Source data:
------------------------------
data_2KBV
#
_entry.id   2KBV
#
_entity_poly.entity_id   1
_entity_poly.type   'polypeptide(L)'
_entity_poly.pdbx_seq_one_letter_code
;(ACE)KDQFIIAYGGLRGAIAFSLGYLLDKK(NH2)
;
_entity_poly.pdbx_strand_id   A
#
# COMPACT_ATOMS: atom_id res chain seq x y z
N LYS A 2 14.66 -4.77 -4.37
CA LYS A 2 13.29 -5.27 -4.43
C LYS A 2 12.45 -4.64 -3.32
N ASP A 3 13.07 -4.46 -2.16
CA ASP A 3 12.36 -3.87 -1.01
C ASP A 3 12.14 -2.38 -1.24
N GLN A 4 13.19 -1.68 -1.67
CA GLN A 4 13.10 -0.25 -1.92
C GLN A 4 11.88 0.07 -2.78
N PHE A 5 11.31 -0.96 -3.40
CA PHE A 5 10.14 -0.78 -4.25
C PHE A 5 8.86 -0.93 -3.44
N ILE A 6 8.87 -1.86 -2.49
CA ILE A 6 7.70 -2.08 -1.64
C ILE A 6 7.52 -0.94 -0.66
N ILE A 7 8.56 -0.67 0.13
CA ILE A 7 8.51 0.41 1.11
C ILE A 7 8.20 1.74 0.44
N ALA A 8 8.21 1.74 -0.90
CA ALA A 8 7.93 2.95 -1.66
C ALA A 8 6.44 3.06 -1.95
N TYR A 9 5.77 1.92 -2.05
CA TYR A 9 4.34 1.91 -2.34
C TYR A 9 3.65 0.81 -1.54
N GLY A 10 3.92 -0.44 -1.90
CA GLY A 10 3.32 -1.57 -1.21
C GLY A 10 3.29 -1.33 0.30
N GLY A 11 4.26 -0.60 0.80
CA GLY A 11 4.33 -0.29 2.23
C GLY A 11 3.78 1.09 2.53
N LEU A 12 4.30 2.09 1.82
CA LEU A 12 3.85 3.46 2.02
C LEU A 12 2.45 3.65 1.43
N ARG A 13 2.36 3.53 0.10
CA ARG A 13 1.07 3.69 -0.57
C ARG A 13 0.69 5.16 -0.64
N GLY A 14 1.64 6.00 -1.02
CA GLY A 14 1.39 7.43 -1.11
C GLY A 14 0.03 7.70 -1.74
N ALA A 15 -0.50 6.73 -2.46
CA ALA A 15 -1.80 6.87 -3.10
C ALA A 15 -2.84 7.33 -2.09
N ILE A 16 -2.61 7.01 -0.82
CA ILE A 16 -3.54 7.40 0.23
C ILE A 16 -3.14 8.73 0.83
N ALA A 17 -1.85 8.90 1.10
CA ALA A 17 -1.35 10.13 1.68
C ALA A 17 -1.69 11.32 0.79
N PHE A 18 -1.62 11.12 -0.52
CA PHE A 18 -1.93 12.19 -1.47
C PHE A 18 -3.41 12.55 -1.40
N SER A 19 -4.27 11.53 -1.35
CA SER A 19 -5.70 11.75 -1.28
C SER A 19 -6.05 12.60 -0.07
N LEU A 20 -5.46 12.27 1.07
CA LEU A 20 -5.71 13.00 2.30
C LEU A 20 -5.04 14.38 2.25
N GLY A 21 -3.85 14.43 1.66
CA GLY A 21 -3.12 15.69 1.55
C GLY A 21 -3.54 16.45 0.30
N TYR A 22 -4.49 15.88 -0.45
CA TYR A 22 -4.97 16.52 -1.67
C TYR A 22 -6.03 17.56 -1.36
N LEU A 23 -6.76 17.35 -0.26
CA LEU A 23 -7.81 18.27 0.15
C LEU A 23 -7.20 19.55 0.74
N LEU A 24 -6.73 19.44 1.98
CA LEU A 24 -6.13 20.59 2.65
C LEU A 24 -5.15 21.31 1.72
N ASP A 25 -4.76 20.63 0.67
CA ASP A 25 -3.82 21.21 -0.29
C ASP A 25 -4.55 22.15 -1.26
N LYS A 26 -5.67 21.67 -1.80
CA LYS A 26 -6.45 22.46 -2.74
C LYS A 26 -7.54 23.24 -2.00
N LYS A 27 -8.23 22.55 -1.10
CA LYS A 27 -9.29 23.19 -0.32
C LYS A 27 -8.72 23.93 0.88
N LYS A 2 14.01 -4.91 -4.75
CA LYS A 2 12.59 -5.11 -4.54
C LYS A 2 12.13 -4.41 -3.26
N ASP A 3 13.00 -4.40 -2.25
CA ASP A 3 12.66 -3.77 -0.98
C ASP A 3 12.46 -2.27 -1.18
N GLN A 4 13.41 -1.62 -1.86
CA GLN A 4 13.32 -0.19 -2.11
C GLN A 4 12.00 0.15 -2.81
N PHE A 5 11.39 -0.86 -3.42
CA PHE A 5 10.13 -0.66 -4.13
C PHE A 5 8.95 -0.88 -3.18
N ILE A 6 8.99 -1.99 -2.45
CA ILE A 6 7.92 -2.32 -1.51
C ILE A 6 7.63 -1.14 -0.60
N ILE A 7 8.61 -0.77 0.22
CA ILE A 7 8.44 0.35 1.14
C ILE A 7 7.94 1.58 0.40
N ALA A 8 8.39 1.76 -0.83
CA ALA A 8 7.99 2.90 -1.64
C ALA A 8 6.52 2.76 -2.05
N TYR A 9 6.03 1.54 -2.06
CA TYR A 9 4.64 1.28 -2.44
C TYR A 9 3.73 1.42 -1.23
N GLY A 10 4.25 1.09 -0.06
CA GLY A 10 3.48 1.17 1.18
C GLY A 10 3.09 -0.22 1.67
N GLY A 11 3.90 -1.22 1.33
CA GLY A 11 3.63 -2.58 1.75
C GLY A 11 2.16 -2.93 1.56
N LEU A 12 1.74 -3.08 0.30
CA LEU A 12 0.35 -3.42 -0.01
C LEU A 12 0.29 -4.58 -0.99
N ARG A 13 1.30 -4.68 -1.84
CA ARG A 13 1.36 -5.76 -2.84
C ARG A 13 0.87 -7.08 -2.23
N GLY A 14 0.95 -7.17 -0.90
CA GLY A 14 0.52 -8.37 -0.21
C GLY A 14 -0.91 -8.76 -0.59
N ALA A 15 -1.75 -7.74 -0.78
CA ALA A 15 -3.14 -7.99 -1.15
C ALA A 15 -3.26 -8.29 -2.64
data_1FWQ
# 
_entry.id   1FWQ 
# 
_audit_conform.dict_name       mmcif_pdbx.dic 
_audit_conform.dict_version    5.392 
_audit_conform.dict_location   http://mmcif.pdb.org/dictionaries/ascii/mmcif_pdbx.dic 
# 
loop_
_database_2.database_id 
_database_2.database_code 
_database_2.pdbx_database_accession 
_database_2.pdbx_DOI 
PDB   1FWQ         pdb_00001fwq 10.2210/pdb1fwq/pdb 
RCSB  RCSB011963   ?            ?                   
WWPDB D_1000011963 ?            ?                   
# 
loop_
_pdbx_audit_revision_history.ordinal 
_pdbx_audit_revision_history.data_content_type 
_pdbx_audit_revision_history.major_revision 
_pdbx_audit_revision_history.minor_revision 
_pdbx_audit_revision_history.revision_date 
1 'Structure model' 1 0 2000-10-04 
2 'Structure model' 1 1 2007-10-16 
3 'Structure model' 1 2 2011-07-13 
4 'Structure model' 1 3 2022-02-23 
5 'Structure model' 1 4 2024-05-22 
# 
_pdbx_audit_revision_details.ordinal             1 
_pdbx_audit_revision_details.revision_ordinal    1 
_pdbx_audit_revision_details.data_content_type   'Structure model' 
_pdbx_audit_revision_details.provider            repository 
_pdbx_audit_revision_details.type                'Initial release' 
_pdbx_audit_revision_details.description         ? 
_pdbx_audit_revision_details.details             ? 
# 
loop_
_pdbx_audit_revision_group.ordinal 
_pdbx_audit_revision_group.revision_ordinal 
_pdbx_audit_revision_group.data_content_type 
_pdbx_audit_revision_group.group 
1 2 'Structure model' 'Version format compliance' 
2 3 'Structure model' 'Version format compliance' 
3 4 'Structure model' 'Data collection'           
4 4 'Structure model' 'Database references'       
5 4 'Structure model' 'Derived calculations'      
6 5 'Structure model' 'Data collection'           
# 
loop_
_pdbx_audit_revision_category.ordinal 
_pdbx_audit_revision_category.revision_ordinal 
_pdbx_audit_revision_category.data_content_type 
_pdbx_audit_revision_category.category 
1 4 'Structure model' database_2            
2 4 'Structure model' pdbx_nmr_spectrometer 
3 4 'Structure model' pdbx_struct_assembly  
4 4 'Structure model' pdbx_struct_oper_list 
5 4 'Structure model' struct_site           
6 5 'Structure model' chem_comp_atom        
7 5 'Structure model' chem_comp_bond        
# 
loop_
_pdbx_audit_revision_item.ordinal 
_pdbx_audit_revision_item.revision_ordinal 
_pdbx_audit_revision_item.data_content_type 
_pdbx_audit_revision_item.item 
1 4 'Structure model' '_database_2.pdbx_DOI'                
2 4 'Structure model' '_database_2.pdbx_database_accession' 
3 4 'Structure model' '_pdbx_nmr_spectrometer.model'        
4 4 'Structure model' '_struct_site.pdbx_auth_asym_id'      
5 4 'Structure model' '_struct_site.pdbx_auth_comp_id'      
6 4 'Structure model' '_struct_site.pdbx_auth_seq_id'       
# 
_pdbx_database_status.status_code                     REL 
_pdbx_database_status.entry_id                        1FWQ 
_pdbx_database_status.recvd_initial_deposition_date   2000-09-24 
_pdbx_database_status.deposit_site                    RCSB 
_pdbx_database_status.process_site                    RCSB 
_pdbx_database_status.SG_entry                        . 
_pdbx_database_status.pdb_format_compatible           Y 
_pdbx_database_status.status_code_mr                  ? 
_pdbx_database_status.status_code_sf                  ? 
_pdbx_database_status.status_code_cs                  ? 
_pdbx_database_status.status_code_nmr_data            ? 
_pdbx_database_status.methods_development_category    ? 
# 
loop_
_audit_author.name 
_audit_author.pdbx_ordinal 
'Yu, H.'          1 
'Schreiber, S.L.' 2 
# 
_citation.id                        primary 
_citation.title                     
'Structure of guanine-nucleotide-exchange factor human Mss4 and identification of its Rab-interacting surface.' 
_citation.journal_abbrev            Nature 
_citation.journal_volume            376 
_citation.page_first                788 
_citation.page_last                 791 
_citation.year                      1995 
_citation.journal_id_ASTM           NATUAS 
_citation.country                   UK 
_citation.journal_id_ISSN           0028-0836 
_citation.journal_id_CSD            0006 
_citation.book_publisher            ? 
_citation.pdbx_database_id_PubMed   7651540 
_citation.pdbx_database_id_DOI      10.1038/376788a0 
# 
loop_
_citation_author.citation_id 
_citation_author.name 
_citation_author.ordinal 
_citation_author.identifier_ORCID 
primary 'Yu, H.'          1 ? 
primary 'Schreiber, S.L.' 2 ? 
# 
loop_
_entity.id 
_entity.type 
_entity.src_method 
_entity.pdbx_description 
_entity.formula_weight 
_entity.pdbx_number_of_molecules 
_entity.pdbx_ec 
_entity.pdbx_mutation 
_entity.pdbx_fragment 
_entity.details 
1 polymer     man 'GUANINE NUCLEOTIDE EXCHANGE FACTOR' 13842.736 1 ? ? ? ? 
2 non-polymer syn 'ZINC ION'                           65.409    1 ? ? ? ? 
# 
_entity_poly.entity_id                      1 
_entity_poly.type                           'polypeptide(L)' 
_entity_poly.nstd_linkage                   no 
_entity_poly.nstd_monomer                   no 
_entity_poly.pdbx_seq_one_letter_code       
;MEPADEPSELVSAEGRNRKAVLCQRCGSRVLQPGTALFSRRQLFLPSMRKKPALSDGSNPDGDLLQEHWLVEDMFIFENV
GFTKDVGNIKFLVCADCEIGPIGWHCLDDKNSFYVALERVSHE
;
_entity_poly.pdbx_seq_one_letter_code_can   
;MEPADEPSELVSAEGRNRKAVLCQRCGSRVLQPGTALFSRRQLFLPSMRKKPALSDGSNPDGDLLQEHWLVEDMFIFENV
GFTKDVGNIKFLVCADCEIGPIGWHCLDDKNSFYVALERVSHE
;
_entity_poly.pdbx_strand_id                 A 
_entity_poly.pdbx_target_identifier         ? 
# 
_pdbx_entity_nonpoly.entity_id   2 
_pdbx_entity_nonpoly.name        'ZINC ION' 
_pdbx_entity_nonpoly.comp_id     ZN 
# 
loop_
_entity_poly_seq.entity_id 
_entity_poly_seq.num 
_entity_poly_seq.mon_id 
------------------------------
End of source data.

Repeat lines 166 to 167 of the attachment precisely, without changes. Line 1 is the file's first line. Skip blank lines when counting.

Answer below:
_pdbx_audit_revision_details.type                'Initial release' 
_pdbx_audit_revision_details.description         ? 